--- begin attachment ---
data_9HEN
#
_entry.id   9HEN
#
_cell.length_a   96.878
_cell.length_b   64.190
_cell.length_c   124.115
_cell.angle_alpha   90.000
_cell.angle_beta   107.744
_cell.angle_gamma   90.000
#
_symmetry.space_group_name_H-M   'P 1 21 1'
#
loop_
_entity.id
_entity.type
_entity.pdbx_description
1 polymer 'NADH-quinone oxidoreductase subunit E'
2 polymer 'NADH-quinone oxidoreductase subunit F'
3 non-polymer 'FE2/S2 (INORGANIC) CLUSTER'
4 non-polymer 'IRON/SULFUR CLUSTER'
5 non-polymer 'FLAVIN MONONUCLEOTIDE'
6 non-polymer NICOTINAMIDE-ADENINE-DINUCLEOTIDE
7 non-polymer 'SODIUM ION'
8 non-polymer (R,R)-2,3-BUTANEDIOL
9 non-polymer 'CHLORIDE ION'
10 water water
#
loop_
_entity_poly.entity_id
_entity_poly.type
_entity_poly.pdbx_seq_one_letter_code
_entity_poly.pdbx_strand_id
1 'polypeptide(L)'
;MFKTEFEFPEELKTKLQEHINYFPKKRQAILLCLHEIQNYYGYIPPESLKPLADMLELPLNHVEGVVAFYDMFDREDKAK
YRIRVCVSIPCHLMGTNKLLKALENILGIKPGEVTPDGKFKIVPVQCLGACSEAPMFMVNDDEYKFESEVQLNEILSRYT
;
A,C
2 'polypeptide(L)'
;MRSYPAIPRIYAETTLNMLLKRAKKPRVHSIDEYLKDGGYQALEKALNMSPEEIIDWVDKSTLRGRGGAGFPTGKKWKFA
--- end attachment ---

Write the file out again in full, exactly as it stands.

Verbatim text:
data_9HEN
#
_entry.id   9HEN
#
_cell.length_a   96.878
_cell.length_b   64.190
_cell.length_c   124.115
_cell.angle_alpha   90.000
_cell.angle_beta   107.744
_cell.angle_gamma   90.000
#
_symmetry.space_group_name_H-M   'P 1 21 1'
#
loop_
_entity.id
_entity.type
_entity.pdbx_description
1 polymer 'NADH-quinone oxidoreductase subunit E'
2 polymer 'NADH-quinone oxidoreductase subunit F'
3 non-polymer 'FE2/S2 (INORGANIC) CLUSTER'
4 non-polymer 'IRON/SULFUR CLUSTER'
5 non-polymer 'FLAVIN MONONUCLEOTIDE'
6 non-polymer NICOTINAMIDE-ADENINE-DINUCLEOTIDE
7 non-polymer 'SODIUM ION'
8 non-polymer (R,R)-2,3-BUTANEDIOL
9 non-polymer 'CHLORIDE ION'
10 water water
#
loop_
_entity_poly.entity_id
_entity_poly.type
_entity_poly.pdbx_seq_one_letter_code
_entity_poly.pdbx_strand_id
1 'polypeptide(L)'
;MFKTEFEFPEELKTKLQEHINYFPKKRQAILLCLHEIQNYYGYIPPESLKPLADMLELPLNHVEGVVAFYDMFDREDKAK
YRIRVCVSIPCHLMGTNKLLKALENILGIKPGEVTPDGKFKIVPVQCLGACSEAPMFMVNDDEYKFESEVQLNEILSRYT
;
A,C
2 'polypeptide(L)'
;MRSYPAIPRIYAETTLNMLLKRAKKPRVHSIDEYLKDGGYQALEKALNMSPEEIIDWVDKSTLRGRGGAGFPTGKKWKFA